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Brits Spearhead Afghan Sweep

British marines are leading a force of 1,000 allied forces in a major sweep of southeastern Afghanistan. The mountainous region is thought to have been a key al Qaeda base, the British military said Thursday.

The troops deployed four days ago by air and by land into the region — a "very rough terrain" of peaks between 8,000-13,000 feet high, British Marine Spokesman Lt. Col. Paul Harradine said.

The officials would not say exactly where the operation was taking place, but it appeared to open up a new front in the search for fighters from Osama bin Laden's al Qaeda movement.

In recent weeks, that search has concentrated on an area straddling the border just southeast of Kabul, around the Afghan towns of Khost and Gardez and the Pakistani region of Waziristan. Allied troops have been sweeping through villages in the region, trying to track down small groups of al Qaeda or Taliban fighters, and there have been unconfirmed reports of top al Qaeda leaders in the border area.

But Harradine said the latest operation, called Operation Snipe, was not taking place in the Khost-Gardez region or near the Pakistani border.

The force of 1,000 troops, "equipped with the full range of combat power," has a mission to secure and search a large area "in what is a strategic key location for our enemy," Brig. Roger Lane told reporters at Bagram air base.

Lane said the new region was "one of the few remaining areas in Afghanistan that has never before been investigated by coalition ground forces. We have good reason to believe that it is, or has been, a key base for the al Qaeda terrorist network."

U.S. air power and U.S. special operations troops will support the British-led operation, U.S. military spokesman Maj. Bryan Hilferty said. Lane said Afghan ground troops were also involved.

Earlier, Pentagon officials in Washington spoke of a buildup of multinational forces along the border with Pakistan — raising the possibility of a new major thrust against remaining al Qaeda and Taliban fighters.

The officials said several hundred Afghans, Australians, British and soldiers from the United States' 101st Airborne Division were deploying for missions aimed at finding enemy fighters.

Other recent developments include:

  • Up to four rockets were fired on Thursday at an airport in eastern Afghanistan where U.S. troops are based. But officials and witnesses said they missed their target and there were no reports of casualties, a Pakistan-based news agency reported. It is the second rocket attack on the Khost airport in just over two weeks. On April 14 rockets fired at the airport also missed their target and there were no reports of casualties. Khost airport is 62 miles from the Meezai mountains where U.S. and British forces are hunting remnants of the al Qaeda network and its Taliban allies.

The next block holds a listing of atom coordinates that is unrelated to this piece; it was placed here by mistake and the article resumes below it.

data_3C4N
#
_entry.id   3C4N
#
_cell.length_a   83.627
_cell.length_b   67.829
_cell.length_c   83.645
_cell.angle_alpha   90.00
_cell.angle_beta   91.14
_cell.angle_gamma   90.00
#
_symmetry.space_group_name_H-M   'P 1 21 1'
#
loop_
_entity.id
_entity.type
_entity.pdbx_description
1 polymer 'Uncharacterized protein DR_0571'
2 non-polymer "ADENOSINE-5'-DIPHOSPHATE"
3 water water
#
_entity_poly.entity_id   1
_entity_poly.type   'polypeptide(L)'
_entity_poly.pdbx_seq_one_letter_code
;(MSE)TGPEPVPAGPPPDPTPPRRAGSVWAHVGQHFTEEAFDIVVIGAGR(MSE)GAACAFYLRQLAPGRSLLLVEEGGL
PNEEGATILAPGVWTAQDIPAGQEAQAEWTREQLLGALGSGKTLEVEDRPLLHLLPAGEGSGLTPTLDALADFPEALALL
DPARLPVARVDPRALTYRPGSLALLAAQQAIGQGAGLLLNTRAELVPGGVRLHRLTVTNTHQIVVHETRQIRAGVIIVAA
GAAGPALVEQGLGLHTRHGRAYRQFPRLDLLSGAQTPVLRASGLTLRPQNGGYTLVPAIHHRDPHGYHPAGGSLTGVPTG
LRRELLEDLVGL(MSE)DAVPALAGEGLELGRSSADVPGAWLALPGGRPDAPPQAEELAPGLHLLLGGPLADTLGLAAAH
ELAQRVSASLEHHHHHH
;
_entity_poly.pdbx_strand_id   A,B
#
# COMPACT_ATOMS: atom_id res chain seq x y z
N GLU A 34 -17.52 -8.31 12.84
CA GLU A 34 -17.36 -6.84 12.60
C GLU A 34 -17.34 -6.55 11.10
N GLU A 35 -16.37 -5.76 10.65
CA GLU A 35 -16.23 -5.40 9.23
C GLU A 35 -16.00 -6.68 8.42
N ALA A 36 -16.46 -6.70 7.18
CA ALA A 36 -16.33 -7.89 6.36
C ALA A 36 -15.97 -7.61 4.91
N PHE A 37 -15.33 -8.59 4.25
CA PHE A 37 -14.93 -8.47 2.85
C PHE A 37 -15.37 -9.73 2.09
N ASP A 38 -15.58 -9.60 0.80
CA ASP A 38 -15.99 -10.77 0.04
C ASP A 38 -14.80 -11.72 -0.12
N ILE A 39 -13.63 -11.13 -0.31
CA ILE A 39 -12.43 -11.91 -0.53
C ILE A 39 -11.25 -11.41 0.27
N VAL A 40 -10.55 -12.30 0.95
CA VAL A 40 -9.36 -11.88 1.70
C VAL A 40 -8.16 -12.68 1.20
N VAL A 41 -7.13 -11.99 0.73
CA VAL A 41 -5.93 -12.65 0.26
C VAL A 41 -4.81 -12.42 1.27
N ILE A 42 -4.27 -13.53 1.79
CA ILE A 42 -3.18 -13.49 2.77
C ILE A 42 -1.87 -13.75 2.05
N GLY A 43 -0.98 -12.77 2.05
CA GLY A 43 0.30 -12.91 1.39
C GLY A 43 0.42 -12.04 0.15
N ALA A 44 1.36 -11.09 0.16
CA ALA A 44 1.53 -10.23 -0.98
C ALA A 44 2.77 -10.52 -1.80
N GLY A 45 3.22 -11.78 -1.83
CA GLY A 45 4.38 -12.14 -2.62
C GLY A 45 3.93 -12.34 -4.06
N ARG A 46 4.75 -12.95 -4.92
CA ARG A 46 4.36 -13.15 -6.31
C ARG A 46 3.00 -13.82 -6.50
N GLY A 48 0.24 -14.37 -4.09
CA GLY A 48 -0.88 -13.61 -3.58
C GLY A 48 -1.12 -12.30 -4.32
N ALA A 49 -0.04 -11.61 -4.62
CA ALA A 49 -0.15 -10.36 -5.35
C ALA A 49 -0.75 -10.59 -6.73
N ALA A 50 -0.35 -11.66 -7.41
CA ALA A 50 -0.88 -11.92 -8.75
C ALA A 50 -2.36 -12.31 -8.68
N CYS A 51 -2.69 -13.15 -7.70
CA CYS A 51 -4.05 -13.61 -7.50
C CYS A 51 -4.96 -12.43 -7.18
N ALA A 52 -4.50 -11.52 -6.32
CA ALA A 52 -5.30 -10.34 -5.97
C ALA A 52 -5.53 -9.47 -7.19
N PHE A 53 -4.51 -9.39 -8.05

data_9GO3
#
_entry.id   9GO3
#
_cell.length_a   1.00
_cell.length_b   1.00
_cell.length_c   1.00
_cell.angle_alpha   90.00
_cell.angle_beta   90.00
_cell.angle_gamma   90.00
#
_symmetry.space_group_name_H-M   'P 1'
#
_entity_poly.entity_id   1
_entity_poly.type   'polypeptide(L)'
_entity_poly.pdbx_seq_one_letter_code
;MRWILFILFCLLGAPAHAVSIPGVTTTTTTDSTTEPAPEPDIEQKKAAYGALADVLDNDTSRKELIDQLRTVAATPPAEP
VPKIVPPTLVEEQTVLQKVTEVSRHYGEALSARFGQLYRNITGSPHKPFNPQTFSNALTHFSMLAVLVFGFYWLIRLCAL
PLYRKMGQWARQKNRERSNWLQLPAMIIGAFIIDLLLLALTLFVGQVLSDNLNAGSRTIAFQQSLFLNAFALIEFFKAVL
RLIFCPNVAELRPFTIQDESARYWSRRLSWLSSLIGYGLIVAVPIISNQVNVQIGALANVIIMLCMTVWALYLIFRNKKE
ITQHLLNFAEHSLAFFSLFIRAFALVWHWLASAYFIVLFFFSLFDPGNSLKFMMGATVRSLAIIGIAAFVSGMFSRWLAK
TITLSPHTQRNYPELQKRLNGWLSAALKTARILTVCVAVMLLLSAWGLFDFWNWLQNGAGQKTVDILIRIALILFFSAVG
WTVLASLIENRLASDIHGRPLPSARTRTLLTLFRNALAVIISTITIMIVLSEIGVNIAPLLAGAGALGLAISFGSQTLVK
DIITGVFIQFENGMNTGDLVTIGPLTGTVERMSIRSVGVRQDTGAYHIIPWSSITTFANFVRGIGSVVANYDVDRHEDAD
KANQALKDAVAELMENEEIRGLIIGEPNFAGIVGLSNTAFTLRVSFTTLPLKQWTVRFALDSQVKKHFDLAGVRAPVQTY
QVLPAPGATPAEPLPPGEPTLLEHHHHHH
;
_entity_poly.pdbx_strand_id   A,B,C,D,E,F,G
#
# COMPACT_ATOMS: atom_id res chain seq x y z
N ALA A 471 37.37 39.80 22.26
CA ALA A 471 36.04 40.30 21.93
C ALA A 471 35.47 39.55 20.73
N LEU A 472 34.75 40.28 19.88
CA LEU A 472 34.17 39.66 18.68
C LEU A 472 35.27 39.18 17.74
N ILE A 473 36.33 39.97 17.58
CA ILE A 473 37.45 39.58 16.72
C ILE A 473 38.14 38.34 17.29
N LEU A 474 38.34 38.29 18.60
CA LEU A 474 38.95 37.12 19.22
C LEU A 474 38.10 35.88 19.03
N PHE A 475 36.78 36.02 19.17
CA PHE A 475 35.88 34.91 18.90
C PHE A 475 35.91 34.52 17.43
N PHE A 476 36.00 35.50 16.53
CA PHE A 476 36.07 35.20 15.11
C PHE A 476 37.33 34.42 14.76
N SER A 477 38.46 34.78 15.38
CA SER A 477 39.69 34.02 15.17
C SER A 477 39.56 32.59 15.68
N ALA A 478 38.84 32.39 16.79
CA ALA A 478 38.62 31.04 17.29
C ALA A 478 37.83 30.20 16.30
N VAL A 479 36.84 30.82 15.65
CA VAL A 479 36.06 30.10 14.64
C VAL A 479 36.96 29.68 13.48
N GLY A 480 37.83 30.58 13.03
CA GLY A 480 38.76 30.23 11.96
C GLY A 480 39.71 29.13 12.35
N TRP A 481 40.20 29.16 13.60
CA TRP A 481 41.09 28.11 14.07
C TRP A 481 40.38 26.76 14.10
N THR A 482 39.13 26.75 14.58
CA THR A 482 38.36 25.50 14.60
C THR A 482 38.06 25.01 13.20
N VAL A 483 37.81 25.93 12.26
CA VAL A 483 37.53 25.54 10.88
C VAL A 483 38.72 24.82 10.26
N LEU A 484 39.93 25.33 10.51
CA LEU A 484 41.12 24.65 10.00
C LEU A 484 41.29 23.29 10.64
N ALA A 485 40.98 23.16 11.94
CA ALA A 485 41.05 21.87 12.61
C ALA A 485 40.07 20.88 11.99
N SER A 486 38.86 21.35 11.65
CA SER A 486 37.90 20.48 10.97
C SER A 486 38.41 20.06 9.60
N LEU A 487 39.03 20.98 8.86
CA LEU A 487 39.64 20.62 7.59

• On Wednesday, U.S. troops participating in the search on the Pakistani side of the border came under hostile fire for the first time since their operations began in recent days. A rocket attack in the early morning apparently targeted a building where U.S. special forces were sleeping in the town of Miram Shah, near the border and about 40 miles south of Khost. The rocket missed, striking a hit a building about 300 yards away. No one was hurt.
  • CBS News Correspondent Lee Cowan reports that American and Afghan troops have landed in a potentially dangerous position. U.S. officials say that for the first time, Afghanistan's interim leader Hamid Karzai has ordered an attack on a group of his own Afghan forces. The target is Padshah Kahn, an Afghan warlord who agreed to talk with CBS News in private. He admits he's responsible for a string of attacks on the interim government this month -- but he's also officially a U.S. ally, charged with protecting American special forces in Khost.
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